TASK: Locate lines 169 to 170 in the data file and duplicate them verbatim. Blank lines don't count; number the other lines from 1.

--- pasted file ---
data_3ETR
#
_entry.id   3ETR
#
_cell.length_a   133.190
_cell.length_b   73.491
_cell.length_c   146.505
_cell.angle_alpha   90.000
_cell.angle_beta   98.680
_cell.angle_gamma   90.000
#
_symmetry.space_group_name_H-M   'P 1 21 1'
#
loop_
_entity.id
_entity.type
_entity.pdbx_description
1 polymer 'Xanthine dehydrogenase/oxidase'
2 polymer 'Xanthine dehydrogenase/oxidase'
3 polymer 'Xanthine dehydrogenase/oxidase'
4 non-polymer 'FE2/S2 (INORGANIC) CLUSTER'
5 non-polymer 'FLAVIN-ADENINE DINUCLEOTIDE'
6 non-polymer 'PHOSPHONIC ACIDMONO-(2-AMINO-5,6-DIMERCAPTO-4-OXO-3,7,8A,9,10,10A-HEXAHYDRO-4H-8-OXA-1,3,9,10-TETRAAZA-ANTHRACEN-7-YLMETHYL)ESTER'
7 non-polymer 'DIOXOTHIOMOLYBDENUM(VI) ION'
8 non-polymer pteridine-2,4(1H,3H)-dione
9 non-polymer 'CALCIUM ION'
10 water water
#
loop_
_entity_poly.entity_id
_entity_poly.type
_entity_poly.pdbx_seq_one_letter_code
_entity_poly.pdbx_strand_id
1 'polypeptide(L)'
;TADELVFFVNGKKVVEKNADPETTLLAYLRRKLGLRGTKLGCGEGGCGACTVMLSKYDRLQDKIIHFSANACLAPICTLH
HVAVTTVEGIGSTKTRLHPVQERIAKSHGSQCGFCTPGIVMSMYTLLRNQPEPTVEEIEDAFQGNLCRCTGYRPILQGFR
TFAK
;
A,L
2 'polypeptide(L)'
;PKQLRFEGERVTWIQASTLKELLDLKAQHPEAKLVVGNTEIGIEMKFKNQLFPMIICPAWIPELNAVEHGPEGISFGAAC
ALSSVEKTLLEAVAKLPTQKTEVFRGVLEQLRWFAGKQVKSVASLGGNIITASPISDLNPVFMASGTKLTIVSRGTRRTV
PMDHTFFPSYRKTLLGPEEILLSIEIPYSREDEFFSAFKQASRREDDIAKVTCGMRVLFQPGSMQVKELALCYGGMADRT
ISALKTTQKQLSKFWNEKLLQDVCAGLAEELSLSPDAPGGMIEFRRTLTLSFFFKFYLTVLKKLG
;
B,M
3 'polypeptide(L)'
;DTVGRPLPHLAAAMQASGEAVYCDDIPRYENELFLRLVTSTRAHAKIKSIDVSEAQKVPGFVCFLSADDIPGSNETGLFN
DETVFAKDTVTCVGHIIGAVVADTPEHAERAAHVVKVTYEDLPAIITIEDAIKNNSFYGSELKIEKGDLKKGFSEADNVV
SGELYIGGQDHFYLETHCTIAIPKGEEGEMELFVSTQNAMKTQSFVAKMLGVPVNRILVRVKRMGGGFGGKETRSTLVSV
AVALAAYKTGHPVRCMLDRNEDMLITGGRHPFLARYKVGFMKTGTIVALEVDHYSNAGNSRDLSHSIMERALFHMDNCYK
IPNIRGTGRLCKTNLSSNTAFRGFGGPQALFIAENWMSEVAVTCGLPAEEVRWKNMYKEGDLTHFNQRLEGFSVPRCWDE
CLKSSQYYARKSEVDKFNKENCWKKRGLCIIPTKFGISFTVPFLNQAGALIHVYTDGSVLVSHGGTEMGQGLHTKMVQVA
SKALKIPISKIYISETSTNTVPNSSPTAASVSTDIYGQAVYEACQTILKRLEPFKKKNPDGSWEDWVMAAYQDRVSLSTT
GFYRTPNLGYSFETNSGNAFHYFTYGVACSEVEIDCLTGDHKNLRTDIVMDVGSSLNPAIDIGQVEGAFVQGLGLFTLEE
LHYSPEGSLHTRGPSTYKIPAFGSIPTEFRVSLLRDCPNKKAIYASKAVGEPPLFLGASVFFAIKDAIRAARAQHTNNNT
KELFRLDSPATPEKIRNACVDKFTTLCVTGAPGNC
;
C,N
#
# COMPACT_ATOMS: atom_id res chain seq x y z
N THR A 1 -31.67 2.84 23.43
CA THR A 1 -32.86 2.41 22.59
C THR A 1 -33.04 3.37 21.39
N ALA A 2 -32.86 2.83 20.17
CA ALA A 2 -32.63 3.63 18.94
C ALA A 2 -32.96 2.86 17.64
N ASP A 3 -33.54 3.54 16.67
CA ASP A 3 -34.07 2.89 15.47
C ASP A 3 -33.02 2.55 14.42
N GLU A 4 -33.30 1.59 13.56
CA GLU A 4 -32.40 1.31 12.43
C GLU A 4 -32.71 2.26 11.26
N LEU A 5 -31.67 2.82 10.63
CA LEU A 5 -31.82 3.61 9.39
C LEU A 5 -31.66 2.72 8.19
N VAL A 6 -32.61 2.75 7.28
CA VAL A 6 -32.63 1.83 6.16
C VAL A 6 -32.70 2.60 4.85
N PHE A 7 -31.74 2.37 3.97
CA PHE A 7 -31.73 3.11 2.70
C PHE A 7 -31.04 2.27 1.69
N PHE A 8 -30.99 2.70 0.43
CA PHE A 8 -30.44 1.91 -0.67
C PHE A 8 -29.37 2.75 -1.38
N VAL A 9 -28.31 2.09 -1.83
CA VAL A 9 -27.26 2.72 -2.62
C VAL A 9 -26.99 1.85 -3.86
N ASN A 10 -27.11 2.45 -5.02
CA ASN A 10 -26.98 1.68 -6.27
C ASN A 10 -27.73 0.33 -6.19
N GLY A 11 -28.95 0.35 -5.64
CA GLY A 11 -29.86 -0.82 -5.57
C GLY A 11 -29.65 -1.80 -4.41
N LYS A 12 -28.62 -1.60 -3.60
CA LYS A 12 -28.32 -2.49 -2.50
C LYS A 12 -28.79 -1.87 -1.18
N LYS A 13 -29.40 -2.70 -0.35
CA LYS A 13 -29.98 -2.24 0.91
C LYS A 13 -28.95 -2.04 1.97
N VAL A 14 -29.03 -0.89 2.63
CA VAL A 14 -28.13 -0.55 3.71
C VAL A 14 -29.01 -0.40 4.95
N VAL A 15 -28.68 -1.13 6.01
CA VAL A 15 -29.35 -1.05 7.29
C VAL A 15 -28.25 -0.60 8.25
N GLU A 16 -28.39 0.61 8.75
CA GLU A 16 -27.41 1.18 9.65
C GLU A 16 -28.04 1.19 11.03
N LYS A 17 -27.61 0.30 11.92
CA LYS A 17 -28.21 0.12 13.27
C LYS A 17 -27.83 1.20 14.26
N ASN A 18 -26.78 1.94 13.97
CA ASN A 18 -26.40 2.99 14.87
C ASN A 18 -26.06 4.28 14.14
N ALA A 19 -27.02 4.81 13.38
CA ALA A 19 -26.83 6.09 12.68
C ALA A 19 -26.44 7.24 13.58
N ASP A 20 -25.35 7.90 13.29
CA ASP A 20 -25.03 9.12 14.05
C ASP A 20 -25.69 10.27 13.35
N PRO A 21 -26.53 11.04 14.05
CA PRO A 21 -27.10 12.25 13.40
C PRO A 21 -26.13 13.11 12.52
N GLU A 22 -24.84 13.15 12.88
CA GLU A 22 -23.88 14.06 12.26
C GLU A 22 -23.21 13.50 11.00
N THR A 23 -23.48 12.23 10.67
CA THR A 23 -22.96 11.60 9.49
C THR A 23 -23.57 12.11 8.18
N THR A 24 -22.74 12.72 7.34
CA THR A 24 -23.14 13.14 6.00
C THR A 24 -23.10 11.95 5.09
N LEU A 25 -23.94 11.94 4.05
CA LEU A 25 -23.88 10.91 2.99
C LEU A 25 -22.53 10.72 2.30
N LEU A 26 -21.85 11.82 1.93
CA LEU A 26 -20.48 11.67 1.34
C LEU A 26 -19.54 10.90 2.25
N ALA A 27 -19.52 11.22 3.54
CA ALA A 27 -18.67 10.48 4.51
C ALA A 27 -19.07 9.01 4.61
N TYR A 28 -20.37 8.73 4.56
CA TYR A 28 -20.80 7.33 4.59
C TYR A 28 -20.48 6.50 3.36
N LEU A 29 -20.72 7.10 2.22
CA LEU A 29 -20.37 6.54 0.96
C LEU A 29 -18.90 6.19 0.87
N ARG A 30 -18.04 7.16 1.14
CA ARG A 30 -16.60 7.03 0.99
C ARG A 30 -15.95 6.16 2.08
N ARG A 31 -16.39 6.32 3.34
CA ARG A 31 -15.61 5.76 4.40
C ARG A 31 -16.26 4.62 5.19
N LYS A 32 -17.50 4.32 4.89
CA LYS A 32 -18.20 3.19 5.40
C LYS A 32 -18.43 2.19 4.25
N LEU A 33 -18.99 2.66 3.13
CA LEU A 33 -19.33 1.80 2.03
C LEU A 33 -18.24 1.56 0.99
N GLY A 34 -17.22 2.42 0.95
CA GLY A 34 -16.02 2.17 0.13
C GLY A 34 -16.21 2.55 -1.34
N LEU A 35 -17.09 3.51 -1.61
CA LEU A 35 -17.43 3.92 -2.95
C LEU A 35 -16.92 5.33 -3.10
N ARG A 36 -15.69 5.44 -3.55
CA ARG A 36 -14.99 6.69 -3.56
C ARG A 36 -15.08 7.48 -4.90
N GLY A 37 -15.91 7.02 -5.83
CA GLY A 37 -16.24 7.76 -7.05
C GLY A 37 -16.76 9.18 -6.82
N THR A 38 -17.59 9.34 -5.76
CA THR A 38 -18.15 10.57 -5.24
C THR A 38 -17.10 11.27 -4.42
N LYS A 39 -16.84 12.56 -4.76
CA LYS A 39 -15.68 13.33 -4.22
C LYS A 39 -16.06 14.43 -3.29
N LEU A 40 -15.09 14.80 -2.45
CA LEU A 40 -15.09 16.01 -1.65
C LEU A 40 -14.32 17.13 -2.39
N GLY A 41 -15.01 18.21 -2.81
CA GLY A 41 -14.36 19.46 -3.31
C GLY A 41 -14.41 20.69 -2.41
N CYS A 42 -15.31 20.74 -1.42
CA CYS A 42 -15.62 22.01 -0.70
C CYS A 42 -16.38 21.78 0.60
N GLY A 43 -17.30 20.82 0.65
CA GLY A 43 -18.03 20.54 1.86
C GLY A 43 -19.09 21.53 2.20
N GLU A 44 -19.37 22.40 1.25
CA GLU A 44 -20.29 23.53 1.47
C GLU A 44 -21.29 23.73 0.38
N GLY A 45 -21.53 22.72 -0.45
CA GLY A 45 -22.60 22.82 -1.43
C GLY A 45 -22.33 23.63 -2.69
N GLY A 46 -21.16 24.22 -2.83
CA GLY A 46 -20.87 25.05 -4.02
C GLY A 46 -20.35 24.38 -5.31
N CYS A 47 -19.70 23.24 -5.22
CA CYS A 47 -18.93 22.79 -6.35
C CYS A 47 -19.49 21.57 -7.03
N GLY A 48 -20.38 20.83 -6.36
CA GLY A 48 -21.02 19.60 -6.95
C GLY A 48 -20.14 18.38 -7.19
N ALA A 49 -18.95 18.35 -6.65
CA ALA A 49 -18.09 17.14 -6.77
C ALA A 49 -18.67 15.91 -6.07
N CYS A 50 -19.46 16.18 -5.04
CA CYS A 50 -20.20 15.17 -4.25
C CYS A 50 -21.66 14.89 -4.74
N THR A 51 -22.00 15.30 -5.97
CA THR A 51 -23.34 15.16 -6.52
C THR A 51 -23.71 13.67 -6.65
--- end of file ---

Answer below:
C ARG A 36 -15.08 7.48 -4.90
N GLY A 37 -15.91 7.02 -5.83